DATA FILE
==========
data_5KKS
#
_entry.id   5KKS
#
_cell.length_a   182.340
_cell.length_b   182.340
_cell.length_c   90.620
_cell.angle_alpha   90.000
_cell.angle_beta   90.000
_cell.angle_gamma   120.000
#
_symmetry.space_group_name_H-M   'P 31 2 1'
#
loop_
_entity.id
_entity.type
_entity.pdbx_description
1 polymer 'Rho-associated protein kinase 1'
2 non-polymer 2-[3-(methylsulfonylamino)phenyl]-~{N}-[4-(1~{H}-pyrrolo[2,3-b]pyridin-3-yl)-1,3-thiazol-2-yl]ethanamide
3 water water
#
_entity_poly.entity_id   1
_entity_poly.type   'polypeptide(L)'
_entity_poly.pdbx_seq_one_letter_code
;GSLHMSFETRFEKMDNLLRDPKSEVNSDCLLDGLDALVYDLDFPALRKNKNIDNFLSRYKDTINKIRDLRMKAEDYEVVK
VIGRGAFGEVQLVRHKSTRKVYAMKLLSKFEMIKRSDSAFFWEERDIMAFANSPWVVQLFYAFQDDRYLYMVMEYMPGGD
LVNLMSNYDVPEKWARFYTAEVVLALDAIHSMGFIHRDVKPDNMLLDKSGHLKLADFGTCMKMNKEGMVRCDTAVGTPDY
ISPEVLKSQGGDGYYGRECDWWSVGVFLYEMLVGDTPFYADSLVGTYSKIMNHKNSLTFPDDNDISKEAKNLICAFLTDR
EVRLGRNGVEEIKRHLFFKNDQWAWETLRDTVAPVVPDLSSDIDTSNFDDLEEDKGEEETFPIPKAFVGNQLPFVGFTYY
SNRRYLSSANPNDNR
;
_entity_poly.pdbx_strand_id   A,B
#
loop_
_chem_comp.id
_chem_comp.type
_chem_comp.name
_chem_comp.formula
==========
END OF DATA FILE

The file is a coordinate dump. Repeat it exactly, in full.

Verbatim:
data_5KKS
#
_entry.id   5KKS
#
_cell.length_a   182.340
_cell.length_b   182.340
_cell.length_c   90.620
_cell.angle_alpha   90.000
_cell.angle_beta   90.000
_cell.angle_gamma   120.000
#
_symmetry.space_group_name_H-M   'P 31 2 1'
#
loop_
_entity.id
_entity.type
_entity.pdbx_description
1 polymer 'Rho-associated protein kinase 1'
2 non-polymer 2-[3-(methylsulfonylamino)phenyl]-~{N}-[4-(1~{H}-pyrrolo[2,3-b]pyridin-3-yl)-1,3-thiazol-2-yl]ethanamide
3 water water
#
_entity_poly.entity_id   1
_entity_poly.type   'polypeptide(L)'
_entity_poly.pdbx_seq_one_letter_code
;GSLHMSFETRFEKMDNLLRDPKSEVNSDCLLDGLDALVYDLDFPALRKNKNIDNFLSRYKDTINKIRDLRMKAEDYEVVK
VIGRGAFGEVQLVRHKSTRKVYAMKLLSKFEMIKRSDSAFFWEERDIMAFANSPWVVQLFYAFQDDRYLYMVMEYMPGGD
LVNLMSNYDVPEKWARFYTAEVVLALDAIHSMGFIHRDVKPDNMLLDKSGHLKLADFGTCMKMNKEGMVRCDTAVGTPDY
ISPEVLKSQGGDGYYGRECDWWSVGVFLYEMLVGDTPFYADSLVGTYSKIMNHKNSLTFPDDNDISKEAKNLICAFLTDR
EVRLGRNGVEEIKRHLFFKNDQWAWETLRDTVAPVVPDLSSDIDTSNFDDLEEDKGEEETFPIPKAFVGNQLPFVGFTYY
SNRRYLSSANPNDNR
;
_entity_poly.pdbx_strand_id   A,B
#
loop_
_chem_comp.id
_chem_comp.type
_chem_comp.name
_chem_comp.formula